"That is what we did all through COVID last year, and that is what we will do with these challenges. This is just another set of challenges, we have problems to solve, we have national partnership agreements in place for vaccinations with the states and territories that deal with the distribution as we do have arrangements with the GPs and pharmacists and we will work with them to get the job done."
More than 60,000 people received a coronavirus vaccination in Australia in the 24 hours to Thursday afternoon, with 592 doses administered in the ACT.
Professor Heragu said central drive-through clinics could also be used in regional areas to vaccinate disparate populations in central areas, provided most residents had access to personal vehicles.
Drive-through coronavirus vaccinations are currently offered in the United States and United Kingdom, but the ACT is sticking to its planned mass vaccination centres at Garran and Calvary Hospital.
The swine flu pandemic clinic designed by Professor Heragu provided the flu vaccine to more than 19,000 residents of Louisville, Kentucky in a day and a half, with more than two-thirds of those processed in the drive-through section.
Professor Heragu said the clinic was set up in a university football stadium car park, with space for 10 lanes of cars. Four nurses were stationed on each lane.
"The idea is that when one car pulls up, the pod of two nurses, who are ready with their vaccines, will go to either side of the car and ask the passenger or the driver to roll down their window and off they go. And meanwhile, at that same time, the other set of nurse pods is actually readying up for the next car that's going to come after this car leaves," Professor Heragu said.
With enough vaccine supplies and units of 40 nurses to work four-hour shifts, the model can "easily" process 1000 vaccinations an hour, he said.
In 2009, patients had to fill out forms in their cars while they were in line to be vaccinated, but Professor Heragu said this could now be done digitally ahead of time, making the process on the ground more efficient.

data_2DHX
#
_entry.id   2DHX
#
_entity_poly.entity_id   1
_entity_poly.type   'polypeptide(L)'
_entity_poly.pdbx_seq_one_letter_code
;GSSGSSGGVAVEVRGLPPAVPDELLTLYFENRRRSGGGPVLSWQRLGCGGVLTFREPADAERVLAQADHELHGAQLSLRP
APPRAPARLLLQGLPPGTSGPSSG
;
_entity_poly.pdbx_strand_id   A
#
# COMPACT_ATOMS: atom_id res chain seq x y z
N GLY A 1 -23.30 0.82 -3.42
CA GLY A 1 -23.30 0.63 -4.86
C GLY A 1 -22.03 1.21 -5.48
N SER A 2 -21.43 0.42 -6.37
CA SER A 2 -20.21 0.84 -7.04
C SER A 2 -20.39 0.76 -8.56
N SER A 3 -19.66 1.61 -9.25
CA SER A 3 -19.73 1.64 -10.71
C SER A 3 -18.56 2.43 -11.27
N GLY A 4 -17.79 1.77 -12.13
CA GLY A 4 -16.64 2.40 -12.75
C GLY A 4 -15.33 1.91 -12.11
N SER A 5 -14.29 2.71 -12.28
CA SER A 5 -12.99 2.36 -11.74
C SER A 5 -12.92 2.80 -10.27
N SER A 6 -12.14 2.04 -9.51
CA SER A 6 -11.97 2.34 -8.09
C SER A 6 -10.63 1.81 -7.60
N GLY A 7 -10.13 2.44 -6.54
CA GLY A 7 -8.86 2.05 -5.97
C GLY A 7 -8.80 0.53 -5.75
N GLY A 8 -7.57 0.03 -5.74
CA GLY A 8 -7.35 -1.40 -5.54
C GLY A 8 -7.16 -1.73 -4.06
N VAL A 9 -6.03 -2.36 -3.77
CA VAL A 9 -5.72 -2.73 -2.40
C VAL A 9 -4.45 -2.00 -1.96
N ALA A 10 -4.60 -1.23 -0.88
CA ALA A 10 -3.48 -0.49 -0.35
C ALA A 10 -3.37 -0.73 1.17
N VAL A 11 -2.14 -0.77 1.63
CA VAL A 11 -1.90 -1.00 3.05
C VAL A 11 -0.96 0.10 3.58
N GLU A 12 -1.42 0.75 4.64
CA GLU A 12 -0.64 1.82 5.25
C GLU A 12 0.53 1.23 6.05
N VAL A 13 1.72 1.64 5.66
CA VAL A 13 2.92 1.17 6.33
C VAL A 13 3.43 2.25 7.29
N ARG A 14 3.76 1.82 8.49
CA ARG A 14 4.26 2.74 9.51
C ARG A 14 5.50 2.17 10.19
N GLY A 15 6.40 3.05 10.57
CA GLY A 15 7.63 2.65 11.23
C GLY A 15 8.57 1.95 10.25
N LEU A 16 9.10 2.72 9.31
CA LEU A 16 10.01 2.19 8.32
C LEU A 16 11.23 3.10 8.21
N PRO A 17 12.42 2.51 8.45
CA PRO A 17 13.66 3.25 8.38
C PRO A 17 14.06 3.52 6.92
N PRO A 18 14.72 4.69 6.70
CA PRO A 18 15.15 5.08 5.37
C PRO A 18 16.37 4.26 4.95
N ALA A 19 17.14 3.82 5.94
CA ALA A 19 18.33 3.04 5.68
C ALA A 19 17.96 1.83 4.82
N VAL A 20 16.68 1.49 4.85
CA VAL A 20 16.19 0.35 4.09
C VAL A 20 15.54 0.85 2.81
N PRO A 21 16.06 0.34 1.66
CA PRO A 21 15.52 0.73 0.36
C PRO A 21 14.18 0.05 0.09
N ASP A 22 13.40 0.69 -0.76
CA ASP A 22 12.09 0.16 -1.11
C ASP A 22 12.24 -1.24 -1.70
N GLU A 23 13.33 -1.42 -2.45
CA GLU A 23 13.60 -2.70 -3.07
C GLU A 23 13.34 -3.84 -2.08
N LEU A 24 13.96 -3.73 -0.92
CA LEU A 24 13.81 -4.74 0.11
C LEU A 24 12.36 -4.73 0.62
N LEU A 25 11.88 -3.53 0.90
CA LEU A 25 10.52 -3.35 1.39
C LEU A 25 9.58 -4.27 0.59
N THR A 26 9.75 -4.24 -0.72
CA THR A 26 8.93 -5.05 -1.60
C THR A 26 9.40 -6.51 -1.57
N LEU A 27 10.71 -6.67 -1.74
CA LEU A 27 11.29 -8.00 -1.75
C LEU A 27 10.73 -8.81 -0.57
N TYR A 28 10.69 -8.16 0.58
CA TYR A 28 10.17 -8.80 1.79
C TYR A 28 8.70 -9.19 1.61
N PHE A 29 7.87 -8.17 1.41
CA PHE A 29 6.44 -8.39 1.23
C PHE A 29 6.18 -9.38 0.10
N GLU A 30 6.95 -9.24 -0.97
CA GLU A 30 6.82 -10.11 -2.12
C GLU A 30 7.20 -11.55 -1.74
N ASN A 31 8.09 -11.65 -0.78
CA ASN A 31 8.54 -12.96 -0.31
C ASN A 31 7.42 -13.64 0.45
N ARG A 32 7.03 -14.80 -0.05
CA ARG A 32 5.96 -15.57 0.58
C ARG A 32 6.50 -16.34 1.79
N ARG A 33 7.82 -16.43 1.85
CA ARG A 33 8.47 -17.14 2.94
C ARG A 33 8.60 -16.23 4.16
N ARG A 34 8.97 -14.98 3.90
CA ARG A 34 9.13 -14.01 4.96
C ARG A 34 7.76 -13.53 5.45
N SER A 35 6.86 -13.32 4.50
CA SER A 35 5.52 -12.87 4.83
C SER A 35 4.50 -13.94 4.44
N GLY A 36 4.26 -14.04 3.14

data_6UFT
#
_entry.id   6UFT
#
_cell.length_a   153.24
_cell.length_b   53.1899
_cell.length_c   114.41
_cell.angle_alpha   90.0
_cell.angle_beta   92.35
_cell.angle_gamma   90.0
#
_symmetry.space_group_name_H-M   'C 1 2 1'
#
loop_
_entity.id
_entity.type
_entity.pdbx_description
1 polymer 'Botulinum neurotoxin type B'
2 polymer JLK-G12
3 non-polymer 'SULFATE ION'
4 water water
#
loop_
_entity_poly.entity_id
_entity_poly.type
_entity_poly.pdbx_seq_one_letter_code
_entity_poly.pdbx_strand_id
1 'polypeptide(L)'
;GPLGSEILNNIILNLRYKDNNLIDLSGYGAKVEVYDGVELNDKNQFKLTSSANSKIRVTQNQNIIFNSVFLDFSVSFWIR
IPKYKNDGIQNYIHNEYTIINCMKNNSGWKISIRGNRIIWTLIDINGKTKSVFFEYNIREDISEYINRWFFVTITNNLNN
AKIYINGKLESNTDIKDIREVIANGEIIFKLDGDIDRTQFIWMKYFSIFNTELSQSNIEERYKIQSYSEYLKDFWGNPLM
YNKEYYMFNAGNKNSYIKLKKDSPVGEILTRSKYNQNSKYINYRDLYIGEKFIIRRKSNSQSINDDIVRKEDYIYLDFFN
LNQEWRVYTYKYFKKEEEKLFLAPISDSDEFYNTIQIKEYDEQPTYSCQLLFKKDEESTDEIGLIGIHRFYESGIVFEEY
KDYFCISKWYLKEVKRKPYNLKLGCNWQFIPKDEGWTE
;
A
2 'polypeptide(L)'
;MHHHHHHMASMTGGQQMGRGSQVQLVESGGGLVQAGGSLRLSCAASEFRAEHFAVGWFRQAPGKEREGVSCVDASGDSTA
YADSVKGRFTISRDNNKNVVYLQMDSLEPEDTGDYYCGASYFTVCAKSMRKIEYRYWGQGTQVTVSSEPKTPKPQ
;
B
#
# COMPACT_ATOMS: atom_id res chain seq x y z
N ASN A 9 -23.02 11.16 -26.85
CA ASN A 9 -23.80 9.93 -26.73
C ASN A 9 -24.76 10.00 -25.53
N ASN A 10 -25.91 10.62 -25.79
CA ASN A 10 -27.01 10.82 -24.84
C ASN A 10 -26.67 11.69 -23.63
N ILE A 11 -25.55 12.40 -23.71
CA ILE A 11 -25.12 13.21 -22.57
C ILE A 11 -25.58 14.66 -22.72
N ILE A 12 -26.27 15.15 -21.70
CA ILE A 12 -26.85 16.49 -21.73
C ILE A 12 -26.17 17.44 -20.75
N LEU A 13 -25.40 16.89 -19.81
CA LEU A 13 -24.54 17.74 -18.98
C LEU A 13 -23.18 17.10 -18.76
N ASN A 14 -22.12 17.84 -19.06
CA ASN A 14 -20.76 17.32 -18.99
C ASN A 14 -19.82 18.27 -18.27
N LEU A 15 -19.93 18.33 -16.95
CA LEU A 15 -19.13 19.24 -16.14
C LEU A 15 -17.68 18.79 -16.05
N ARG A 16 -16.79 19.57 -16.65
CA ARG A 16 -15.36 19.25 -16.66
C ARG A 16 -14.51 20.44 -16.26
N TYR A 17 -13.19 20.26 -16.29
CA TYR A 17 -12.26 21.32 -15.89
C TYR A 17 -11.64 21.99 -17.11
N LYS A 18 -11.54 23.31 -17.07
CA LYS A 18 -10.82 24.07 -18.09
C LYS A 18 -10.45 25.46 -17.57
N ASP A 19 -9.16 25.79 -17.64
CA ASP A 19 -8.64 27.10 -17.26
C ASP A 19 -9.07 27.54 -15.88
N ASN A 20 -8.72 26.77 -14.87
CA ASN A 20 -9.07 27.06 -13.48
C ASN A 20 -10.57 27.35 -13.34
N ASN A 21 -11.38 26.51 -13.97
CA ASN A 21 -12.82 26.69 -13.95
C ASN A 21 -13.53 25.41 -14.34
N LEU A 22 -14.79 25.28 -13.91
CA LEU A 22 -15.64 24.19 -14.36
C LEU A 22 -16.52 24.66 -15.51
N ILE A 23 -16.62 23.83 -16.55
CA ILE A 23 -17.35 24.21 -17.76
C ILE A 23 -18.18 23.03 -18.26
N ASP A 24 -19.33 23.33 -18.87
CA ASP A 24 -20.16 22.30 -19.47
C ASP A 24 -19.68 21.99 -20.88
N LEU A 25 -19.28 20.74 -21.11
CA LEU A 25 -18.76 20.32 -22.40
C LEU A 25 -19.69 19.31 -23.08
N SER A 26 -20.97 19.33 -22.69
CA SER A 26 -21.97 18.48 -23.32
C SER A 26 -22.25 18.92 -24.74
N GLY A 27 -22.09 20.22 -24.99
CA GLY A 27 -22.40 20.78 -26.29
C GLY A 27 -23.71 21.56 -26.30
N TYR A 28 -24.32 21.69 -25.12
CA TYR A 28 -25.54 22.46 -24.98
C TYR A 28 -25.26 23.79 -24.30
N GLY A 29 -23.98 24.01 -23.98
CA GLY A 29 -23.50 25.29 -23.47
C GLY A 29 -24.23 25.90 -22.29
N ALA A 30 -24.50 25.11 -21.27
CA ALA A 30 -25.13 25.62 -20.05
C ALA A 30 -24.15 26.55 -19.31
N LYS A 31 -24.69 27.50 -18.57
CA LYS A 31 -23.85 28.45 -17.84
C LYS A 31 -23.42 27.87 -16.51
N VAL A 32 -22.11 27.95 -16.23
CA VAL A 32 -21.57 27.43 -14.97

After receiving the vaccine, drivers in 2009 were required to follow a "serpentine" exit path so they could be observed for adverse reactions.
"Let us say you're doing 1000 vaccines an hour, so that's roughly 500 cars. If you have space for 500 cars in an adjacent parking lot, then you could have them wait there and pull away after the 15 minutes is done," Professor Heragu said.
Professor Mary-Louise McLaws, an epidemiologist at UNSW who advises the World Health Organization, said drive-through vaccination clinics were complicated and offered an extra layer of infection control Australia did not currently need.
"The reason you keep people in the car is to keep virus away from staff and to keep you in your cocooned area. At the moment, we have no circulating virus, so we don't need to keep people in the car and we don't need that enormous precision," Professor McLaws said.
But Professor McLaws said mass vaccination hubs were a good idea, and the drive-through model could be adapted for Australia.
"Get them to park and walk from their car down to the tent area. They get looked after through that tent area, slowly but also in that orderly manner," she said.
- with Harley Dennett